It has already been widely reported that 2020 saw the largest increase in gun sales in the United States ever, driven by fears from the novel coronavirus pandemic, civil unrest, and violent protests and even the election of President Joe Biden, who pledged to institute new gun control. The sales have been good for gun shop owners as well as the American firearms industry, but U.S. imports of handguns and long guns also surged by some sixty percent last year.
According to a recent report from Small Arms Analytics & Forecasting’s Chief Economist Jurgen Brauer, the United States imported 6.4 million handguns and long-guns last year – compared to just 4 million the year prior. Imports accounted for 28 percent of the total U.S. market, which saw some 22.8 million total units sold.
The top-ten countries of origin cited in Brauer’s report included Turkey, Austria, Brazil, Croatia, Italy, Germany, the Czech Republic, Canada, China, and the Philippines. Those ten nations collectively accounted for 92 percent of the 2020 firearms import volume.
“Over the past several decades firearms and ammunition imports have come to play an important role in the U.S. industry’s competitive landscape and firearms brand names such as Beretta, Glock, Sig Sauer, and Taurus have become well-established in the U.S. market,” said Brauer. SAAF’s import estimates are based on raw data taken from records of the U.S. International Trade Commission (USITC).
Ammunition imports also increased in 2002, and amounted to nearly 3.5 billion units – as defended as cartridges (with or without projectile) and their parts. According to the Small Arms Analytics data, the top-ten countries of origin were Russia, Mexico, Italy, the Czech Republic, Brazil, Serbia, South Korea, Hungary, Israel and the Philippines. Despite the increase in imports, ammunition remains in high demand.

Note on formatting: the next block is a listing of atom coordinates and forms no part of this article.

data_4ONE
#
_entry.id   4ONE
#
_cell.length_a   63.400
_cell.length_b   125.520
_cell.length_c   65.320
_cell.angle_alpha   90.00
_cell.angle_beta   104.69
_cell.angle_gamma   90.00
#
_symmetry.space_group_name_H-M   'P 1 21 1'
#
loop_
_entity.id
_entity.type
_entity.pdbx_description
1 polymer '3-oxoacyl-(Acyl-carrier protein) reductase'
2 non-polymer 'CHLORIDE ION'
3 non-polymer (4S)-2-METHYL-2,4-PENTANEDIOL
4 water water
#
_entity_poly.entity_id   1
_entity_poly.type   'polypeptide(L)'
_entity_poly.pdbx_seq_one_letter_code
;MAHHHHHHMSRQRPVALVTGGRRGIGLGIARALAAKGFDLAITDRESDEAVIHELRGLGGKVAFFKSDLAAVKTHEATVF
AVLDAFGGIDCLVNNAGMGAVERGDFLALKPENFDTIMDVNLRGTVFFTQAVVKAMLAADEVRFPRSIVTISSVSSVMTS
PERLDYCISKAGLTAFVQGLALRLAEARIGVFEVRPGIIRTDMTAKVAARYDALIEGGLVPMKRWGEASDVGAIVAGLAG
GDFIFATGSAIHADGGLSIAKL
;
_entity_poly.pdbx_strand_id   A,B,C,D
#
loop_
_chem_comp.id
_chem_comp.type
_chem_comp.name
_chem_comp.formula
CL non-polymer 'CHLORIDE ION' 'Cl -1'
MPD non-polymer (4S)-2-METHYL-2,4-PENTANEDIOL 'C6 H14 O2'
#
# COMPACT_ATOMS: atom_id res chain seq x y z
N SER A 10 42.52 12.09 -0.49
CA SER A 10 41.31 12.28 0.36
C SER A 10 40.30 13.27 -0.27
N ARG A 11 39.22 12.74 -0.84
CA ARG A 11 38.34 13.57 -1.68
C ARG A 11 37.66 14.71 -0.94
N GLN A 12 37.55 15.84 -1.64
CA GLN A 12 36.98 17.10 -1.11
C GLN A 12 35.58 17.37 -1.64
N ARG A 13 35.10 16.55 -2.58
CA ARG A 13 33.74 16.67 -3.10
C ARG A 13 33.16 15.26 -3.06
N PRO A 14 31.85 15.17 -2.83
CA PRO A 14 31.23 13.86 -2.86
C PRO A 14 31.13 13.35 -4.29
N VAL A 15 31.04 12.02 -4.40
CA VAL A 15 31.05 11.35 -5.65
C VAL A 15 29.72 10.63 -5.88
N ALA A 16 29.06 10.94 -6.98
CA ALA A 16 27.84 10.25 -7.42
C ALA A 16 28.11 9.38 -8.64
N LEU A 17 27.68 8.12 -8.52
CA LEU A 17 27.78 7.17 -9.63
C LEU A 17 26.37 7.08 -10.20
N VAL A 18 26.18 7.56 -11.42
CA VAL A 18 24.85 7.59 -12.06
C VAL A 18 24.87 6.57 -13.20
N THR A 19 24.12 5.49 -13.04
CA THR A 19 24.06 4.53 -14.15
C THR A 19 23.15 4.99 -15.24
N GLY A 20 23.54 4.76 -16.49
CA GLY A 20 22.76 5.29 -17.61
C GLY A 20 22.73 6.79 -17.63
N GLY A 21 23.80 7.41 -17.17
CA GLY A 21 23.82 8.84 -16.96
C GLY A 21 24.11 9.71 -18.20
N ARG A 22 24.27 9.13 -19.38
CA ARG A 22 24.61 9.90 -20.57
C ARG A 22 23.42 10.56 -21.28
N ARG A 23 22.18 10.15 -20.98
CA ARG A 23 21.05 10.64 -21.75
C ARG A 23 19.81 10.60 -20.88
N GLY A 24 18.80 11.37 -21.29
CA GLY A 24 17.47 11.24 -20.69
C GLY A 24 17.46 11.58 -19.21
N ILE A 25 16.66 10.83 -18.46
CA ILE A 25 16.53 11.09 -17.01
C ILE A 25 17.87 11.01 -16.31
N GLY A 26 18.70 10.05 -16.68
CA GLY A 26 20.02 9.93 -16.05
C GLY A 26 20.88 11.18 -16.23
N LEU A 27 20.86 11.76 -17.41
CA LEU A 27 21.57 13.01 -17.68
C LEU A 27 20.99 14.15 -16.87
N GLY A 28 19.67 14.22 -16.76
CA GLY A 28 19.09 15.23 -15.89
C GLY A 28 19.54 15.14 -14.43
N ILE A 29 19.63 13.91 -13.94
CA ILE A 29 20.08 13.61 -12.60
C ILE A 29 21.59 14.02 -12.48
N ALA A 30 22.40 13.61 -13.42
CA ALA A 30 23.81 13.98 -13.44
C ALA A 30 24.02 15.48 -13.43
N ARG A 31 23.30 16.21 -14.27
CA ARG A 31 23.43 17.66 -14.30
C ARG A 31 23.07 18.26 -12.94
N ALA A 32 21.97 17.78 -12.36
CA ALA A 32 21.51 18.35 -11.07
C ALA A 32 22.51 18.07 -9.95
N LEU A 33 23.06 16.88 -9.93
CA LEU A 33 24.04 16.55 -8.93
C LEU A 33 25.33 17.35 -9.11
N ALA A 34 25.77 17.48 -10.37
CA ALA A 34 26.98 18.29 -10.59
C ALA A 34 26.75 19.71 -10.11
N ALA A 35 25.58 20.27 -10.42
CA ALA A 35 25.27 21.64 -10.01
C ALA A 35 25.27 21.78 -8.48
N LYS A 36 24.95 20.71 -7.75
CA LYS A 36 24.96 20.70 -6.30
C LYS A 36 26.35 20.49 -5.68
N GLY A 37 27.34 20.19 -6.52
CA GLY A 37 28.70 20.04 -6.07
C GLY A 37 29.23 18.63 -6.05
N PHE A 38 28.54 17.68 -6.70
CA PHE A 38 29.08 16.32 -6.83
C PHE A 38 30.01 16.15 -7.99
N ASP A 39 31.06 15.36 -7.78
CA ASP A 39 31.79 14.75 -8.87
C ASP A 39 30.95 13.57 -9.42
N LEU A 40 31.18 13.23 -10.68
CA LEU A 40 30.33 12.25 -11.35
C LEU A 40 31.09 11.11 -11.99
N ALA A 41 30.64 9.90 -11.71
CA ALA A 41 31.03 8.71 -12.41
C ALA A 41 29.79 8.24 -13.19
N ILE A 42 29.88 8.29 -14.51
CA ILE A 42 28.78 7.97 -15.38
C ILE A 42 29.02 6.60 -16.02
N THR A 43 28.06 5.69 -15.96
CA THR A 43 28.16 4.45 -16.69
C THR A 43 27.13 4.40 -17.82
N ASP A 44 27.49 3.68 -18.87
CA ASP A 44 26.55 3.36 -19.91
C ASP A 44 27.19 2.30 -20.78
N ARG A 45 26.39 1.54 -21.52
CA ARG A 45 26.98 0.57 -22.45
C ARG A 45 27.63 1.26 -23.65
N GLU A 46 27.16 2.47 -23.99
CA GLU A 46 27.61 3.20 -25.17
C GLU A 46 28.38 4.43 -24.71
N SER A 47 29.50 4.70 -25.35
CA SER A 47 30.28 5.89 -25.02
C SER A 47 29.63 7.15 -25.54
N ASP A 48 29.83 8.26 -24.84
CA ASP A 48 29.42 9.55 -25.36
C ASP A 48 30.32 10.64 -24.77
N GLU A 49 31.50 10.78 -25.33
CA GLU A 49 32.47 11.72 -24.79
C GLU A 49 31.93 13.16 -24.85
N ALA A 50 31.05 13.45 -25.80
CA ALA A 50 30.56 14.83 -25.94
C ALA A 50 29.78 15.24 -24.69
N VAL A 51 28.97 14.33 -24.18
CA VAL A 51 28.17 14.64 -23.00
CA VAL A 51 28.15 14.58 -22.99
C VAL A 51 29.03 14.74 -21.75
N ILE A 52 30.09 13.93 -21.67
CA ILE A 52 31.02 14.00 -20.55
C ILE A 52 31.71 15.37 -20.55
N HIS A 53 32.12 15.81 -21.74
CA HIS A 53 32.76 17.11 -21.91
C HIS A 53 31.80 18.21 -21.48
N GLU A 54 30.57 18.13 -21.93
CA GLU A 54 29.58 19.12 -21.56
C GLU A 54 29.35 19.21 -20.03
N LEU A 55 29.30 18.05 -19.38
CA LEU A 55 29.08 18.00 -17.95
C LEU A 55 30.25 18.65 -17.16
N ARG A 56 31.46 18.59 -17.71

However, it wasn’t only imports that saw such an increase last year.
Springfield, Massachusetts-based Smith & Wesson reported a 102 percent sales jump in the third fiscal quarter of 2020, with sales reaching $257.6 million compared with $127.4 million during the same period a year earlier.
“I could not be more proud of our dedicated American workforce as, for the third time in a row, they delivered a record-breaking quarter for our great historic company,” said Mark Smith, president and chief executive officer (CEO) of Smith & Wesson, via a statement.
Smith cited first-time gun owners as being a key factor in the surge in sales.
“Over the past year, millions of our fellow Americans from all walks of life have chosen to empower themselves by exercising their 2nd Amendment rights for the first time, and our loyal employees have risen to the challenge – delivering over 1.8 million units in the first three quarters of our fiscal year alone, ensuring that these new members of the shooting sports community were able to choose the highest quality, innovative firearms that Smith & Wesson has been known for since 1852,” Smith added. “All of this was accomplished while implementing and maintaining aggressive safety measures and process changes to keep safe in the midst of the COVID pandemic.”
Peter Suciu is a Michigan-based writer who has contributed to more than four dozen magazines, newspapers and websites. He regularly writes about military small arms, and is the author of several books on military headgear including A Gallery of Military Headdress, which is available on Amazon.com.